In the last week, local prosecutors in Atlanta barreled ahead with their criminal investigation into the effort by former President Donald J. Trump and his allies to overturn the 2020 election results in Georgia, targeting fake electors, issuing a subpoena to a member of Congress and winning a court battle forcing Rudolph W. Giuliani to testify to a grand jury.
In Washington, the House select committee investigating the Jan. 6, 2021, Capitol attack unfurled its latest batch of damning disclosures about Mr. Trump at a prime-time hearing, and directly suggested that Mr. Trump needs to be prosecuted before he destroys the country’s democracy.
The Justice Department, where the gears of justice always seem to move the slowest, was shown on Monday to be taking some steps of its own, as word emerged that two top aides to former Vice President Mike Pence had testified to a federal grand jury investigating Jan. 6 and what led up to it.
Their testimony last week came within days of Attorney General Merrick B. Garland saying that “no person is above the law in this country” as he fended off increasing questions about why there has been so little public action to hold Mr. Trump and his allies accountable.
“There is a lot of speculation about what the Justice Department is doing, what’s it not doing, what our theories are and what our theories aren’t, and there will continue to be that speculation,” Mr. Garland said at a briefing with reporters on Wednesday as he appeared to grow slightly irritated. “That’s because a central tenet of the way in which the Justice Department investigates and a central tenet of the rule of law is that we do not do our investigations in public.”
The contrast between the public urgency and aggressiveness of the investigations being carried out by the Georgia prosecutors and the congressional committee on the one hand and the quiet, and apparently plodding and methodical approach being taken by the Justice Department on the other is so striking that it has become an issue for Mr. Garland — even as federal prosecutors quietly grind forward on the case.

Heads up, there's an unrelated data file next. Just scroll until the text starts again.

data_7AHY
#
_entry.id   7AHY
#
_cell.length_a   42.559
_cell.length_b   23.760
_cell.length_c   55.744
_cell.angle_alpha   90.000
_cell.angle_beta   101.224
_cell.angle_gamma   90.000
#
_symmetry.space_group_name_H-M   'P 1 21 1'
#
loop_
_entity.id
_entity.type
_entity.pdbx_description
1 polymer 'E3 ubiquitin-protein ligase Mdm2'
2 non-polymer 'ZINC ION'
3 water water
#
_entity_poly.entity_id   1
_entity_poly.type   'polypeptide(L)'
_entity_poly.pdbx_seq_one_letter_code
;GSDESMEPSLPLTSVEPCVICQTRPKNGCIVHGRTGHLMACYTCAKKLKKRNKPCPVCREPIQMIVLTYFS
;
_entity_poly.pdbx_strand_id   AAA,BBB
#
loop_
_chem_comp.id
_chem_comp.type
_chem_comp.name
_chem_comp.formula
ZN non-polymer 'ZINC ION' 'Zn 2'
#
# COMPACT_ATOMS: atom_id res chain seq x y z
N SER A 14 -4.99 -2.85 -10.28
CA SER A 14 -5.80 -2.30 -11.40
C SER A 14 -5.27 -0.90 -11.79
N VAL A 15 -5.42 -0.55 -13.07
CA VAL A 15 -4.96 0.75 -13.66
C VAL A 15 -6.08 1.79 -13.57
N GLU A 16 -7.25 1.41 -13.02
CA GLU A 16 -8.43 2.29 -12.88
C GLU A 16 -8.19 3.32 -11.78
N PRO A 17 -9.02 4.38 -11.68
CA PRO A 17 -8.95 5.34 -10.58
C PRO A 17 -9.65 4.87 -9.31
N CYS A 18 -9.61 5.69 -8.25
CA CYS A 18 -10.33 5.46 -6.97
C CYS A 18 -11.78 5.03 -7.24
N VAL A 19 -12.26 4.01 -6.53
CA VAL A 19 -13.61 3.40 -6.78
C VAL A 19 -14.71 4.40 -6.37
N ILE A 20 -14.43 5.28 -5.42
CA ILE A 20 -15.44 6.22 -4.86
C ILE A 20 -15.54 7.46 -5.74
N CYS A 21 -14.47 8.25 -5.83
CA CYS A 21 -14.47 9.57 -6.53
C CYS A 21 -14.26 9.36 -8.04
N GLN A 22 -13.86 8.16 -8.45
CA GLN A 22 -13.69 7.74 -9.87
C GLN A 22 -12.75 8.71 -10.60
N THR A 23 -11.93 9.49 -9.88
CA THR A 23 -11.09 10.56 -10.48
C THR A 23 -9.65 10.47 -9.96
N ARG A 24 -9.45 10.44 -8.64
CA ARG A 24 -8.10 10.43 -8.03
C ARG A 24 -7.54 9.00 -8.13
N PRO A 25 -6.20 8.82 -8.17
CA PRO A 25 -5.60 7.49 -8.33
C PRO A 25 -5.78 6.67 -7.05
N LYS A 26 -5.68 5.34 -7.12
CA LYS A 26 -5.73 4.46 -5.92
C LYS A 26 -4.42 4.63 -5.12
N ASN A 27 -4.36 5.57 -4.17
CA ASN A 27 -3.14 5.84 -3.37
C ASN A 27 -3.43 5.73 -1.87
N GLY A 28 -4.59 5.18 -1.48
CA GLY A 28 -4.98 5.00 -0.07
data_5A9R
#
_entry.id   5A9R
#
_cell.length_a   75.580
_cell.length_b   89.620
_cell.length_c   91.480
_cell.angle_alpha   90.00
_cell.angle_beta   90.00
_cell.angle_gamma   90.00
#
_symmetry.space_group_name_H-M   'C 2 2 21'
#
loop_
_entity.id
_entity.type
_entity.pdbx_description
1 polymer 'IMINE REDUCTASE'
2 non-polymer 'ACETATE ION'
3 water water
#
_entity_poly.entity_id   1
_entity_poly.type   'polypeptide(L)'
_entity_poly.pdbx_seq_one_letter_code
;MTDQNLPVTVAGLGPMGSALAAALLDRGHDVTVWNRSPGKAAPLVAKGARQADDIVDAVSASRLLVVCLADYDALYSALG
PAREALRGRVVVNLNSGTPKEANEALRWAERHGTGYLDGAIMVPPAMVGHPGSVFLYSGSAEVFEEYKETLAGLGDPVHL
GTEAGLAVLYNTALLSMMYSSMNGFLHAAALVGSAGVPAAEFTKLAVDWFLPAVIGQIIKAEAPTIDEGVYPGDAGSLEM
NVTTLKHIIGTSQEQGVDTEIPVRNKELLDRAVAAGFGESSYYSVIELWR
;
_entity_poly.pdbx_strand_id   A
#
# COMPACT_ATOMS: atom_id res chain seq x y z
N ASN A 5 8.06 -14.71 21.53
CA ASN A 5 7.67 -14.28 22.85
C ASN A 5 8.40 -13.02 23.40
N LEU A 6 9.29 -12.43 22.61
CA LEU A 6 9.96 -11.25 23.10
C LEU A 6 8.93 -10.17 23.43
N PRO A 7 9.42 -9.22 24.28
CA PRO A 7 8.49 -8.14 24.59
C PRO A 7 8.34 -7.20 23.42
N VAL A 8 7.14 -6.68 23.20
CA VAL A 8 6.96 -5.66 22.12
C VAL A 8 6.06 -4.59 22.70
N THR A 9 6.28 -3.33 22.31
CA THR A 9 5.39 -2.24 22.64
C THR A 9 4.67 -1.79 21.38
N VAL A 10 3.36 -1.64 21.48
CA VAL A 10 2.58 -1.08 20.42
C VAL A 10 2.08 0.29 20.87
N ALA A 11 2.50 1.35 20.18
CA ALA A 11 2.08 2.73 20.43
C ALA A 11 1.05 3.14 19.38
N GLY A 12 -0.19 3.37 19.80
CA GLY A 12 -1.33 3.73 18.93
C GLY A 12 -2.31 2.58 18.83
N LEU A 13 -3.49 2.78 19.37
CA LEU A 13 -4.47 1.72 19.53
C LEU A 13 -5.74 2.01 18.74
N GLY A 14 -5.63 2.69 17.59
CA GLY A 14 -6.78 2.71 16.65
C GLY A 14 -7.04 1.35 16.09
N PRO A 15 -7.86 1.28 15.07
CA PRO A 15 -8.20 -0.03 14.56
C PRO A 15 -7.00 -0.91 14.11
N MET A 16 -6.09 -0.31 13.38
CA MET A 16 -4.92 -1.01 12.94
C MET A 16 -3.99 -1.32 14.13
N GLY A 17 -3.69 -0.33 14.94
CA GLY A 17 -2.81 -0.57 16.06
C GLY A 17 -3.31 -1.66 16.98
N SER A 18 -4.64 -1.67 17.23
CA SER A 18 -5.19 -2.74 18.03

The House committee has interviewed more than 1,000 witnesses, with more still coming in, and has selectively picked evidence from what it has learned to set out a seamless narrative implicating Mr. Trump. The Georgia prosecutor, Fani T. Willis, appears to be assembling a wide-ranging case that some experts say could lead to conspiracy or racketeering charges.
Even with the disclosures about the grand jury testimony of the two Pence aides, most of what is going on inside the Justice Department remains largely obscured, beyond what it prioritized in the months after the attack: its prosecution of hundreds of the rioters who stormed the Capitol and its sedition cases against the extremist groups who were present.
But through subpoenas and search warrants, the department has made clear that it is pursuing at least two related lines of inquiry that could lead to Mr. Trump.
One centers on the so-called fake electors. In that line of inquiry, prosecutors have issued subpoenas to some people who had signed up to be on the list of those purporting to be electors that pro-Trump forces wanted to use to help block certification of the Electoral College results by Congress on Jan. 6, 2021.
Key Revelations From the Jan. 6 Hearings
Investigation of the fake electors scheme has fallen under Thomas Windom, a prosecutor brought in by the Justice Department last year to help bolster its efforts. Mr. Windom’s team has also issued subpoenas to a wide range of characters connected to the Jan. 6 attacks, seeking information about lawyers who worked closely with Mr. Trump, including Mr. Giuliani and John Eastman, the little-known conservative lawyer who tried to help Mr. Trump find a way to block congressional certification of the election results.
It is that line of investigation that the Pence aides, Marc Short and Greg Jacob, appear to have been called before the grand jury to discuss.